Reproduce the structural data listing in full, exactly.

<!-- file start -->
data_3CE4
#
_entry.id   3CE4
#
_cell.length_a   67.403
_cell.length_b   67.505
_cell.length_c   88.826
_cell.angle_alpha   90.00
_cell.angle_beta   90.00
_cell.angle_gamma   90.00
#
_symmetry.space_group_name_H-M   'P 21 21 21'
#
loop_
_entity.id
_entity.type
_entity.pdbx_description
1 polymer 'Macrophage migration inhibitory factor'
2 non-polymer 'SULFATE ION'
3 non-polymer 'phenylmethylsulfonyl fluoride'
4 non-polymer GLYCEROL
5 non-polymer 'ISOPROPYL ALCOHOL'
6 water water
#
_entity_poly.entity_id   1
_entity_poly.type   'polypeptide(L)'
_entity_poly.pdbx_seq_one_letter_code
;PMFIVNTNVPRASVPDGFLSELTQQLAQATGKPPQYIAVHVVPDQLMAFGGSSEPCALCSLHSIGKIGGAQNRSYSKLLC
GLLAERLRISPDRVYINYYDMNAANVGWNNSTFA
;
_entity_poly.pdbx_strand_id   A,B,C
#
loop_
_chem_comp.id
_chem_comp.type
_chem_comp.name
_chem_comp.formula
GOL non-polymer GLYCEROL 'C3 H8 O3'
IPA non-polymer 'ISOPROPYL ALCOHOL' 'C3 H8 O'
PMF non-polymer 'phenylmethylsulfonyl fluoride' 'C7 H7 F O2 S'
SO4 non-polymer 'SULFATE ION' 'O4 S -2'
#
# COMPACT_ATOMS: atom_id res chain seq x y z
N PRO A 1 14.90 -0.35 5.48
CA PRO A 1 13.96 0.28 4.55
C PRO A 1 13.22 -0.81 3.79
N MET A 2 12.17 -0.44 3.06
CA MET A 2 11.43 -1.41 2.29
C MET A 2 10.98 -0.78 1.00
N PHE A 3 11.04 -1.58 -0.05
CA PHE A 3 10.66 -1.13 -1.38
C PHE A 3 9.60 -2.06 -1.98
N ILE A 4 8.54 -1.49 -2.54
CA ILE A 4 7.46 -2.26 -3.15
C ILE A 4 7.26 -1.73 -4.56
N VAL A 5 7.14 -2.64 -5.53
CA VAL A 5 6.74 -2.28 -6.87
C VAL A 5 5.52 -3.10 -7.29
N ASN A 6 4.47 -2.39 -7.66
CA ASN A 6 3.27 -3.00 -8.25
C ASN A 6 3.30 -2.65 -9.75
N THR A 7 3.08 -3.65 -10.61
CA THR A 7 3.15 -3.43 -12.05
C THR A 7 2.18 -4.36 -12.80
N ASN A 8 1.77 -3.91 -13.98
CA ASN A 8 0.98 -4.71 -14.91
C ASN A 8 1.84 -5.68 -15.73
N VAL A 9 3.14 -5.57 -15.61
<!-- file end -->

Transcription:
data_3CE4
#
_entry.id   3CE4
#
_cell.length_a   67.403
_cell.length_b   67.505
_cell.length_c   88.826
_cell.angle_alpha   90.00
_cell.angle_beta   90.00
_cell.angle_gamma   90.00
#
_symmetry.space_group_name_H-M   'P 21 21 21'
#
loop_
_entity.id
_entity.type
_entity.pdbx_description
1 polymer 'Macrophage migration inhibitory factor'
2 non-polymer 'SULFATE ION'
3 non-polymer 'phenylmethylsulfonyl fluoride'
4 non-polymer GLYCEROL
5 non-polymer 'ISOPROPYL ALCOHOL'
6 water water
#
_entity_poly.entity_id   1
_entity_poly.type   'polypeptide(L)'
_entity_poly.pdbx_seq_one_letter_code
;PMFIVNTNVPRASVPDGFLSELTQQLAQATGKPPQYIAVHVVPDQLMAFGGSSEPCALCSLHSIGKIGGAQNRSYSKLLC
GLLAERLRISPDRVYINYYDMNAANVGWNNSTFA
;
_entity_poly.pdbx_strand_id   A,B,C
#
loop_
_chem_comp.id
_chem_comp.type
_chem_comp.name
_chem_comp.formula
GOL non-polymer GLYCEROL 'C3 H8 O3'
IPA non-polymer 'ISOPROPYL ALCOHOL' 'C3 H8 O'
PMF non-polymer 'phenylmethylsulfonyl fluoride' 'C7 H7 F O2 S'
SO4 non-polymer 'SULFATE ION' 'O4 S -2'
#
# COMPACT_ATOMS: atom_id res chain seq x y z
N PRO A 1 14.90 -0.35 5.48
CA PRO A 1 13.96 0.28 4.55
C PRO A 1 13.22 -0.81 3.79
N MET A 2 12.17 -0.44 3.06
CA MET A 2 11.43 -1.41 2.29
C MET A 2 10.98 -0.78 1.00
N PHE A 3 11.04 -1.58 -0.05
CA PHE A 3 10.66 -1.13 -1.38
C PHE A 3 9.60 -2.06 -1.98
N ILE A 4 8.54 -1.49 -2.54
CA ILE A 4 7.46 -2.26 -3.15
C ILE A 4 7.26 -1.73 -4.56
N VAL A 5 7.14 -2.64 -5.53
CA VAL A 5 6.74 -2.28 -6.87
C VAL A 5 5.52 -3.10 -7.29
N ASN A 6 4.47 -2.39 -7.66
CA ASN A 6 3.27 -3.00 -8.25
C ASN A 6 3.30 -2.65 -9.75
N THR A 7 3.08 -3.65 -10.61
CA THR A 7 3.15 -3.43 -12.05
C THR A 7 2.18 -4.36 -12.80
N ASN A 8 1.77 -3.91 -13.98
CA ASN A 8 0.98 -4.71 -14.91
C ASN A 8 1.84 -5.68 -15.73
N VAL A 9 3.14 -5.57 -15.61